Sir Gawain And The Green Knight Essay

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Defining a True Hero

	Is a hero the one who decides to stand up when everyone else is only thinking about it? Is a hero the one who retains integrity rather than give in to the world’s everyday temptations? Is a hero the picture of courage, or an example of morals? These are the questions that arise after reading the epic story of Beowulf by an anonymous author, and the romantic tale of Sir Gawain and the Green Knight, also written by an anonymous author. The stories describe two very different heroes. Beowulf was undoubtedly a hero, but as time advanced and the world became more complicated, what constituted a hero became more shady; therefore, while he is not anything like Beowulf, Sir Gawain is also in fact a true hero.
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Sir Gawain appears to be incapable and thoughtless at first, but he slowly proves himself by his subtle actions. Sir Gawain represents loyalty along with an unclear purpose. He must put his life before the king’s and fulfill duties that are not always demanded of him. Sir Gawain is a hero only if he can face his failures; that is not even an issue in Beowulf. Sir Gawain demonstrates his heroism when he admits his mortality and imperfections in these lines: "I can’t deny my guilt;- My works shine none to fair!- Give me your good will- And henceforth I’ll beware."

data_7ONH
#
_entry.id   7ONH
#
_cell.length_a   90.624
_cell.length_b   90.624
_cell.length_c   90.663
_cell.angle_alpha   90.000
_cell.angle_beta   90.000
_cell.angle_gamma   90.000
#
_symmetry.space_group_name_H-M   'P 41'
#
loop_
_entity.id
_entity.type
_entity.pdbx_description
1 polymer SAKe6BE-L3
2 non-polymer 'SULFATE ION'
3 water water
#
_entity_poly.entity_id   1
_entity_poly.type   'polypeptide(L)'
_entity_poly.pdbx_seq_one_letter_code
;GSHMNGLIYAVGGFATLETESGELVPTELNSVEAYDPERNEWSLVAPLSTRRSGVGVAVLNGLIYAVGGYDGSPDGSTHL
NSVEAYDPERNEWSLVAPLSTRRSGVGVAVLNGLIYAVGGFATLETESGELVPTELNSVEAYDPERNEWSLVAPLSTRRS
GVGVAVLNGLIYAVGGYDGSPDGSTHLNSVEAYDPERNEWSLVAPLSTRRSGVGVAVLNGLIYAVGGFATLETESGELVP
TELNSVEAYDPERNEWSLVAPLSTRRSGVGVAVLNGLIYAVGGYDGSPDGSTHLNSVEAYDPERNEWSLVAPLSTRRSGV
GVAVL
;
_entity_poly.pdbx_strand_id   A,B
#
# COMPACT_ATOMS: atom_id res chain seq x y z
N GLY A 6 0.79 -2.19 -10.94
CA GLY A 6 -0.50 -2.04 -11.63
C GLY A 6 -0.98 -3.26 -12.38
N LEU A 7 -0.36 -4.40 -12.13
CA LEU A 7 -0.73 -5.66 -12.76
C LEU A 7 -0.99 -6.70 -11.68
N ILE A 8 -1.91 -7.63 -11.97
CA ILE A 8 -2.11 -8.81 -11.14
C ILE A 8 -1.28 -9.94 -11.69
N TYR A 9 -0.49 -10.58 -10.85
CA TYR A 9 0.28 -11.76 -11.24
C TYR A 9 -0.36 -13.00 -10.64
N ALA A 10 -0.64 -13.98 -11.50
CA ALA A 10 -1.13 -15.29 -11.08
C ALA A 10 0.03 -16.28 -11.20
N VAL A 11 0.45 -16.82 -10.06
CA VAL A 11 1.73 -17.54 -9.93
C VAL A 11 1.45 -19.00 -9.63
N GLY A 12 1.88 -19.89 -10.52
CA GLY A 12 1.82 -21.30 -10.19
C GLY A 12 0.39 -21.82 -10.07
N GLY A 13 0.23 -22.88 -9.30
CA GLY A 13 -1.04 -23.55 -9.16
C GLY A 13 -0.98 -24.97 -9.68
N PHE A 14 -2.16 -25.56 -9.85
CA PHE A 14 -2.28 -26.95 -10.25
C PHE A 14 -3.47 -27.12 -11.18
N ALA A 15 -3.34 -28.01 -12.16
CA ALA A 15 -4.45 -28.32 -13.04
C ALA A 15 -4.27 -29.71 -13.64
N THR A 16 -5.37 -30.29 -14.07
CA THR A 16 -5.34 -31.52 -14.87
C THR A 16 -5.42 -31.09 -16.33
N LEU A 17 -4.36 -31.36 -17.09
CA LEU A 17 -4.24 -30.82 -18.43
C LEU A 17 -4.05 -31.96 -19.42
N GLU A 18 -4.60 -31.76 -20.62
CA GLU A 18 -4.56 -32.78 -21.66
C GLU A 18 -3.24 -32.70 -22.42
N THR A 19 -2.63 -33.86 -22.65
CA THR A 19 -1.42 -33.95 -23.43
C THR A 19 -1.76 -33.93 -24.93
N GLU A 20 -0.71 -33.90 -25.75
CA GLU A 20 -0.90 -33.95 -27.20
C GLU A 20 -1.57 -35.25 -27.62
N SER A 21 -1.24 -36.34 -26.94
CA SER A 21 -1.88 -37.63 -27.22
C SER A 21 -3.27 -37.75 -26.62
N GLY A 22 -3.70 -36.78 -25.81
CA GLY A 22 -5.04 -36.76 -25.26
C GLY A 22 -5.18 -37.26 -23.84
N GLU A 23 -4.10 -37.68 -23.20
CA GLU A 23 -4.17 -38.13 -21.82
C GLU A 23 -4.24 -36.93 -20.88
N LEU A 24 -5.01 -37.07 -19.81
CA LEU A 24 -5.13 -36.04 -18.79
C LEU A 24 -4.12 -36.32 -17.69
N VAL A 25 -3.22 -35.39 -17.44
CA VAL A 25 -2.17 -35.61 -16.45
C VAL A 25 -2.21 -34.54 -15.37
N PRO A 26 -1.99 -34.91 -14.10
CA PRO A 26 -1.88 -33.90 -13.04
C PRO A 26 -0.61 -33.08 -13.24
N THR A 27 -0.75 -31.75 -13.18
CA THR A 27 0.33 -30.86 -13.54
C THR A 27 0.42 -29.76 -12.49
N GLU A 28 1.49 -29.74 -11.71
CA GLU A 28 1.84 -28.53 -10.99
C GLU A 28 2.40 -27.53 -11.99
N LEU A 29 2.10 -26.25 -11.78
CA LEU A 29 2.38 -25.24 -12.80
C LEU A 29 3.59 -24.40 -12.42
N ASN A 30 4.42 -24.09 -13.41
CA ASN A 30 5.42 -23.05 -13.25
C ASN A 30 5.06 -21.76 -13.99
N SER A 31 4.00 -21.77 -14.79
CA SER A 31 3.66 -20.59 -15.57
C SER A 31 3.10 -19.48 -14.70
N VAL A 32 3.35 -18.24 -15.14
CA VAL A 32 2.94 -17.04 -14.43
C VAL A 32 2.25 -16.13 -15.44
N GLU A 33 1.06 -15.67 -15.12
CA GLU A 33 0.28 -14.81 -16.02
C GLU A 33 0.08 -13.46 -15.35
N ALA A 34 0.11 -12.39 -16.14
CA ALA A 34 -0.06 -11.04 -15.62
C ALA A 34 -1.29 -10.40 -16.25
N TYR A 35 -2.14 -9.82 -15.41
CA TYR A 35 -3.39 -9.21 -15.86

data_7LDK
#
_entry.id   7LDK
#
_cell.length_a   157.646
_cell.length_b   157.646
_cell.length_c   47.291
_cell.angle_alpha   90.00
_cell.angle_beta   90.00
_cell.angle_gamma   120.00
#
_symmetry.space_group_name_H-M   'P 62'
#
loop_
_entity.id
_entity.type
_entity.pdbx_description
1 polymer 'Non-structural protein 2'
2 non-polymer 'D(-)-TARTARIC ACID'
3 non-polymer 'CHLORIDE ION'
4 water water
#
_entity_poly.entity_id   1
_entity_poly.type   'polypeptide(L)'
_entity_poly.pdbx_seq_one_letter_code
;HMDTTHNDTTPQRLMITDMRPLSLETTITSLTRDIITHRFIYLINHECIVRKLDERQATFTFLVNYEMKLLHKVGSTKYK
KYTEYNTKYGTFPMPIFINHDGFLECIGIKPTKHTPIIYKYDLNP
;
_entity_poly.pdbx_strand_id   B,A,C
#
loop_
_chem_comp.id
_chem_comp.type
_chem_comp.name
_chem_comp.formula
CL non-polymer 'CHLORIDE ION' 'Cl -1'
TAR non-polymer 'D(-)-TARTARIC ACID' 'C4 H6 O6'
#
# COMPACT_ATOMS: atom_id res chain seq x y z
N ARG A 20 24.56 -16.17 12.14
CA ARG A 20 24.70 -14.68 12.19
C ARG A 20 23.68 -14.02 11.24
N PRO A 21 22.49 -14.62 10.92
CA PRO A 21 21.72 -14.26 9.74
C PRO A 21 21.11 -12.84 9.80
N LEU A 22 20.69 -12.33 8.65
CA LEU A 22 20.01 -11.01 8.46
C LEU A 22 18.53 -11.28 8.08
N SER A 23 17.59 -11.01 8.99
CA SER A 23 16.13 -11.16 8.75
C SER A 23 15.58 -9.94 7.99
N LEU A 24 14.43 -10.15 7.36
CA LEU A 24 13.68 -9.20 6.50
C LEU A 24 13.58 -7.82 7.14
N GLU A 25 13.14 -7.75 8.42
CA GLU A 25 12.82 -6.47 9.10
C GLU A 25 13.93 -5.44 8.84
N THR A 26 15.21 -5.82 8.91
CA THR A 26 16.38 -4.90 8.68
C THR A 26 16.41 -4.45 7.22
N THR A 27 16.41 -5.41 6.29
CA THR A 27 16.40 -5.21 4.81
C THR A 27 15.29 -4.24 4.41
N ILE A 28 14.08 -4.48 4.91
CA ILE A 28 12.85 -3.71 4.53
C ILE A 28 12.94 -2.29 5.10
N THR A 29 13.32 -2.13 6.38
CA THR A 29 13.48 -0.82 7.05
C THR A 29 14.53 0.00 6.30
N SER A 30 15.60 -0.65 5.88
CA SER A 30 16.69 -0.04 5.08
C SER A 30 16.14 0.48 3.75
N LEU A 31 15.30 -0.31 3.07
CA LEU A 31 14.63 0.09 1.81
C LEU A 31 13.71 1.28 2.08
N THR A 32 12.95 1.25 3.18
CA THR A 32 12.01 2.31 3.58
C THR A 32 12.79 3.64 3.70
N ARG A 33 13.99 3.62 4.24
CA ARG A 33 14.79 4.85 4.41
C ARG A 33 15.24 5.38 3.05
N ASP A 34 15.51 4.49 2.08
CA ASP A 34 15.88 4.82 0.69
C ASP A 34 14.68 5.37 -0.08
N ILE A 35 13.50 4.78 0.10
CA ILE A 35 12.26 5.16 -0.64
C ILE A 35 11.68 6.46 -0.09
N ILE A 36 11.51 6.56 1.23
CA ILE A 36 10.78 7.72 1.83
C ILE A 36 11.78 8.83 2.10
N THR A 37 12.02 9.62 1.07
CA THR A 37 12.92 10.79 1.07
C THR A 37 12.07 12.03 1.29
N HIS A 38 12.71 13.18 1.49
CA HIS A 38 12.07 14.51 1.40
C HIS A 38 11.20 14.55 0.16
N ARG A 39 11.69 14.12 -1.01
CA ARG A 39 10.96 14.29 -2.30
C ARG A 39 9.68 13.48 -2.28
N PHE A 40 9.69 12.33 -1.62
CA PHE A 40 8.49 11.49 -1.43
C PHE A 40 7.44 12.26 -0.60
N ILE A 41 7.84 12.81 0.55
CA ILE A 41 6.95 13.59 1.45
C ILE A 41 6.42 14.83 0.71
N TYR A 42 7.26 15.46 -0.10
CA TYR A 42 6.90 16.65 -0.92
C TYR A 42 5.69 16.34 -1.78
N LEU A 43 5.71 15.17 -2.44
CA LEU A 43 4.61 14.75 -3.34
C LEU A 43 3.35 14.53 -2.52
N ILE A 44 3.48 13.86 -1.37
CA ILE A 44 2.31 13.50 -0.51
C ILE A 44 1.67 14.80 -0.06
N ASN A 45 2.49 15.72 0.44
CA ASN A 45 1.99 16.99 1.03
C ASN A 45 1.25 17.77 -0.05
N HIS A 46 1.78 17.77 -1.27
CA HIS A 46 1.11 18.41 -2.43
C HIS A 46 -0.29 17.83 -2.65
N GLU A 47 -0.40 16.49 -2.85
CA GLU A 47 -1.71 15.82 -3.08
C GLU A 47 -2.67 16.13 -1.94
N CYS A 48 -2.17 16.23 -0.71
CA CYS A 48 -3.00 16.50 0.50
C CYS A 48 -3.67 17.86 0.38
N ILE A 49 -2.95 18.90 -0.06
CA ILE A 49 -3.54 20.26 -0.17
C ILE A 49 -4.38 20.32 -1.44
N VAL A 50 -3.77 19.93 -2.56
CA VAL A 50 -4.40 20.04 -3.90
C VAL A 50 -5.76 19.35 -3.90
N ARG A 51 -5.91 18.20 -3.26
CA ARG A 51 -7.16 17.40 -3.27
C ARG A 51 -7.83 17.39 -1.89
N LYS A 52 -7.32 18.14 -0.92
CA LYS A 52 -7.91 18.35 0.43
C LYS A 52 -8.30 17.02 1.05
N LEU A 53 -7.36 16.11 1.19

Of course, Sir Gawain is a passive hero because he exists in a romance, while Beowulf lives in an epic story, which revolves around its hero or heroin and their cause. In an epic, the dominating idea is that a hero is a savior of his people. Beowulf is the perfect example. He arrives from a far off land with one purpose, to defeat a monster. An epic story focuses on necessities of life, and keeps the characters’ purpose simple. An epic hero would be described as loyal, honorable, and courageous; he fights because he must and never looks back, with full knowledge of his mortality, because the survival of his people depend on it. Beowulf does not expect to return from the battle with the dragon but he enters the battle. "Then Beowulf rose, still brave, still strong, and with his shield at his side, and a mail shirt on his breast, strode calmly, confidently, toward the

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